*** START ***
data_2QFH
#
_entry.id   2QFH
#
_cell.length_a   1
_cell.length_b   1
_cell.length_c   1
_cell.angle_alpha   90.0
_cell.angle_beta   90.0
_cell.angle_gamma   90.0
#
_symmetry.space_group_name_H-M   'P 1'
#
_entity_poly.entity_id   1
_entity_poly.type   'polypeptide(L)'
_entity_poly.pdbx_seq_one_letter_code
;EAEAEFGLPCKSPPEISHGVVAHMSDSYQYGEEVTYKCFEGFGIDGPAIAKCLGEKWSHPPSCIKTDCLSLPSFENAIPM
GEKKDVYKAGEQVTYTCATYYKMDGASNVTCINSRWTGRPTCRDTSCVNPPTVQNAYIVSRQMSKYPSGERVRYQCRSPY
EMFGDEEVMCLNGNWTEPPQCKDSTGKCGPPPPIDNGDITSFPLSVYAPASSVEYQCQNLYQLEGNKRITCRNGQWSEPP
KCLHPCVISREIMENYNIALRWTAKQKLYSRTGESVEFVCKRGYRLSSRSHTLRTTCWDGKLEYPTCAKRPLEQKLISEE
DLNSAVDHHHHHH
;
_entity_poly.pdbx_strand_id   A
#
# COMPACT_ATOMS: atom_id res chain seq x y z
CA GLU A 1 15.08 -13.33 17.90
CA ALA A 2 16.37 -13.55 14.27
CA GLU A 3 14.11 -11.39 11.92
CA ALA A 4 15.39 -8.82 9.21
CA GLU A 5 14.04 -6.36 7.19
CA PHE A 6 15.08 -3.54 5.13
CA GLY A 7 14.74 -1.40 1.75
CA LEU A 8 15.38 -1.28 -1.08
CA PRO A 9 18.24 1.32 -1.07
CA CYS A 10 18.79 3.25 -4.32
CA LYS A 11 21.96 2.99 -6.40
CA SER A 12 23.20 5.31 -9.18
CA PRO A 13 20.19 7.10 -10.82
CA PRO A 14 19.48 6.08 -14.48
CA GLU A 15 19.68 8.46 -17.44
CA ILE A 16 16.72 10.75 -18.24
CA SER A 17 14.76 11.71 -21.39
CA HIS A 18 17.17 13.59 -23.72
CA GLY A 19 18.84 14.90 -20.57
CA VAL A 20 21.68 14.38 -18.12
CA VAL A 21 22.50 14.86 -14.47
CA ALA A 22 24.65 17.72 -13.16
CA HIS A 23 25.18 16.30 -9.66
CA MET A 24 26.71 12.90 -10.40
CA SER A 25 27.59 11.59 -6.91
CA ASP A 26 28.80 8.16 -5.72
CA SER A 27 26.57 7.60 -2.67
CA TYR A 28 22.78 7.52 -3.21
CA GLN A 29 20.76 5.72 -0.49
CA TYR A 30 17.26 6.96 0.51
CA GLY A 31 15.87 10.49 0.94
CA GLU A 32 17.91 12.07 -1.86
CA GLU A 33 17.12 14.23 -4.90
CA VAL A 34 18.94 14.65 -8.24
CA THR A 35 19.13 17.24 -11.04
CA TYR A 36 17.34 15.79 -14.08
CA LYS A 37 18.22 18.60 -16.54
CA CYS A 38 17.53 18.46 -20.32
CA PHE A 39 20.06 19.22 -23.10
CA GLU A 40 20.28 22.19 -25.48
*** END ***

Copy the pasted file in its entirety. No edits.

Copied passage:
data_2QFH
#
_entry.id   2QFH
#
_cell.length_a   1
_cell.length_b   1
_cell.length_c   1
_cell.angle_alpha   90.0
_cell.angle_beta   90.0
_cell.angle_gamma   90.0
#
_symmetry.space_group_name_H-M   'P 1'
#
_entity_poly.entity_id   1
_entity_poly.type   'polypeptide(L)'
_entity_poly.pdbx_seq_one_letter_code
;EAEAEFGLPCKSPPEISHGVVAHMSDSYQYGEEVTYKCFEGFGIDGPAIAKCLGEKWSHPPSCIKTDCLSLPSFENAIPM
GEKKDVYKAGEQVTYTCATYYKMDGASNVTCINSRWTGRPTCRDTSCVNPPTVQNAYIVSRQMSKYPSGERVRYQCRSPY
EMFGDEEVMCLNGNWTEPPQCKDSTGKCGPPPPIDNGDITSFPLSVYAPASSVEYQCQNLYQLEGNKRITCRNGQWSEPP
KCLHPCVISREIMENYNIALRWTAKQKLYSRTGESVEFVCKRGYRLSSRSHTLRTTCWDGKLEYPTCAKRPLEQKLISEE
DLNSAVDHHHHHH
;
_entity_poly.pdbx_strand_id   A
#
# COMPACT_ATOMS: atom_id res chain seq x y z
CA GLU A 1 15.08 -13.33 17.90
CA ALA A 2 16.37 -13.55 14.27
CA GLU A 3 14.11 -11.39 11.92
CA ALA A 4 15.39 -8.82 9.21
CA GLU A 5 14.04 -6.36 7.19
CA PHE A 6 15.08 -3.54 5.13
CA GLY A 7 14.74 -1.40 1.75
CA LEU A 8 15.38 -1.28 -1.08
CA PRO A 9 18.24 1.32 -1.07
CA CYS A 10 18.79 3.25 -4.32
CA LYS A 11 21.96 2.99 -6.40
CA SER A 12 23.20 5.31 -9.18
CA PRO A 13 20.19 7.10 -10.82
CA PRO A 14 19.48 6.08 -14.48
CA GLU A 15 19.68 8.46 -17.44
CA ILE A 16 16.72 10.75 -18.24
CA SER A 17 14.76 11.71 -21.39
CA HIS A 18 17.17 13.59 -23.72
CA GLY A 19 18.84 14.90 -20.57
CA VAL A 20 21.68 14.38 -18.12
CA VAL A 21 22.50 14.86 -14.47
CA ALA A 22 24.65 17.72 -13.16
CA HIS A 23 25.18 16.30 -9.66
CA MET A 24 26.71 12.90 -10.40
CA SER A 25 27.59 11.59 -6.91
CA ASP A 26 28.80 8.16 -5.72
CA SER A 27 26.57 7.60 -2.67
CA TYR A 28 22.78 7.52 -3.21
CA GLN A 29 20.76 5.72 -0.49
CA TYR A 30 17.26 6.96 0.51
CA GLY A 31 15.87 10.49 0.94
CA GLU A 32 17.91 12.07 -1.86
CA GLU A 33 17.12 14.23 -4.90
CA VAL A 34 18.94 14.65 -8.24
CA THR A 35 19.13 17.24 -11.04
CA TYR A 36 17.34 15.79 -14.08
CA LYS A 37 18.22 18.60 -16.54
CA CYS A 38 17.53 18.46 -20.32
CA PHE A 39 20.06 19.22 -23.10
CA GLU A 40 20.28 22.19 -25.48